years after South Pacific’s Broadway debut came the movie,
guaranteeing “Some Enchanted Evening” and “I’m Gonna Wash
That Man Right Outa My Hair” would gain still more radio play—years
and years of it, in fact, because in the 1950s, Broadway still
fed the pop-song charts.
it was that these songs—not to mention “Bali Ha’i,” “A Wonderful
Guy,” “This Nearly Was Mine” and “Younger Than Springtime”—were
drummed into my young ears during my first decade of life,
songs I never set out to learn but still, to a large extent,
know by heart. Like so much to do with early childhood, they’re
may explain why, until last week, I’ve had no exposure to
the show from which they come. Director Bartlett Sher’s 2008
Broadway revival won so much acclaim—and seven Tony awards—that
it quickly spawned a national tour. This is what landed at
Proctors last week, and it was an impressively satisfying
piece of work.
material from three of the short stories in James Michener’s
Tales of the South Pacific, it centers on two unlikely romances
played against the backdrop of a Seabee-occupied Pacific island
in World War II. Characterizations are drawn in quick, bold
strokes; the array of memorable songs does the rest of the
Frenchman Emile de Becque was played in the original by Metropolitan
Opera star Ezio Pinza, who cast a very long shadow. Rod Gilfry
also has an opera background.
played De Becque in the classic opera park-and-bark style,
which is no discredit: It’s what the role demands. He brought
“Some Enchanted Evening” right down to the proscenium and
bathed the audience in it. De Becque begins as a slightly
shadowy character; by the time Gilfry brought his beautiful
voice to act 2’s stolid weeper “This Nearly Was Mine,” we
knew the more complicated man.
of Nellie Forbush probably seemed much more forward- thinking
60 years ago, but she still cuts a dynamic figure in the hands
of Carmen Cusack, who shrugged off the formidable shadow of
Mary Martin with a portrayal that was vivacious and charming.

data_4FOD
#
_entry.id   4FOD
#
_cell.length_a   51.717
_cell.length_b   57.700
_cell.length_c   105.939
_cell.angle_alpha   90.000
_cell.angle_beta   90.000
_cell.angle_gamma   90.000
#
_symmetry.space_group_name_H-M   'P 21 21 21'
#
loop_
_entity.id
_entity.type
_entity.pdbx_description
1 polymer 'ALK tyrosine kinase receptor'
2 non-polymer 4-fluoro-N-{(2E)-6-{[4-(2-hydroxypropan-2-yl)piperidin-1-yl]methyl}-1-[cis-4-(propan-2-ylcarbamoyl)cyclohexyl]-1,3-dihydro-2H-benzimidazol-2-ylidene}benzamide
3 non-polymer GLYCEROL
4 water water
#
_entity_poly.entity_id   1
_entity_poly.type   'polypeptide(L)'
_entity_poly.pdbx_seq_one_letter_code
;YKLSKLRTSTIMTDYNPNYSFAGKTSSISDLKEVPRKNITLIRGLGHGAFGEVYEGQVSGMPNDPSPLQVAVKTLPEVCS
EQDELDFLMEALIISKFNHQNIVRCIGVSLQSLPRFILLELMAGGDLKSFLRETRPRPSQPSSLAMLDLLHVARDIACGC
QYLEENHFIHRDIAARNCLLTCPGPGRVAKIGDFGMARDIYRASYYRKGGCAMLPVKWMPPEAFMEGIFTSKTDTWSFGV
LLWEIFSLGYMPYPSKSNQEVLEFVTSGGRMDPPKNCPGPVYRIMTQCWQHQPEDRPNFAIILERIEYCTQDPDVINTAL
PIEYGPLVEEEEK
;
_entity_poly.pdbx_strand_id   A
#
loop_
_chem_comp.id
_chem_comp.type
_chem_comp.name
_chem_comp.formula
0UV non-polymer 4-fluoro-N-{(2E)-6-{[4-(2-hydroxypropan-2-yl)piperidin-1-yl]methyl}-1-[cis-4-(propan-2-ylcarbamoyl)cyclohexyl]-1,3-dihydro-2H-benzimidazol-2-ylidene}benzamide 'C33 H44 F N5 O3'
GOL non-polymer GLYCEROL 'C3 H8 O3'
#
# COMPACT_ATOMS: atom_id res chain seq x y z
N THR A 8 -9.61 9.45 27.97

A recent veteran of Wicked, she’s an excellent dancer and
singer whose only distraction was the country twang she too
often put into her numbers.
is the Arkansas-born nurse whose love for De Becque is shattered
by the discovery that he has mixed-race children by a deceased
wife, a dilemma addressed in the second act by the still-powerful
song “You’ve Got to Be Carefully Taught.” This is sung by
the character of Joe Cable, a young Lieutenant who arrives
on the island as part of dangerous undercover mission.
Davis ripped into the number with bitter authority, making
it clear that this remains the heart of the show. His first-act
love song “Younger Than Springtime” seemed a little hurried,
but this one showed an actor in total control of his material.
standouts in the cast were Hawaii native (and Dallas transplant)
Keala Settle as Bloody Mary, whose anthemic “Bali Ha’i” had
a fresh urgency, and Matthew Salidvar as the contentious Luther
Billis, who leads the sailors in a knockout “There Is Nothin’
Like a Dame.”
it premiered, South Pacific spoke to a generation of GIs who
knew the story’s antecedents. Now it’s more of a museum piece,
so director Bartlett Sher wisely emphasized characters over
story and kept the production values high. It’s such a well-written
piece that it rewards his efforts with compelling immediacy.
Gattelli put together dances that seemed to occupy a space
twice as big as the Proctors stage and the large cast delivered
with precision. The mark of a good ensemble number is the
distinctive characterizations that the actors maintain; in
a number like “Honey Bun,” everyone worked together and yet
everyone was distinct.
was supported by a good-sized orchestra boasting many area
players, all under the skilled conducting of Lawrence Goldberg.
suppose this show ever will be truly outdated until the racial
issues it addresses are solved, so we probably can look forward
to several more lifetimes of South Pacific productions.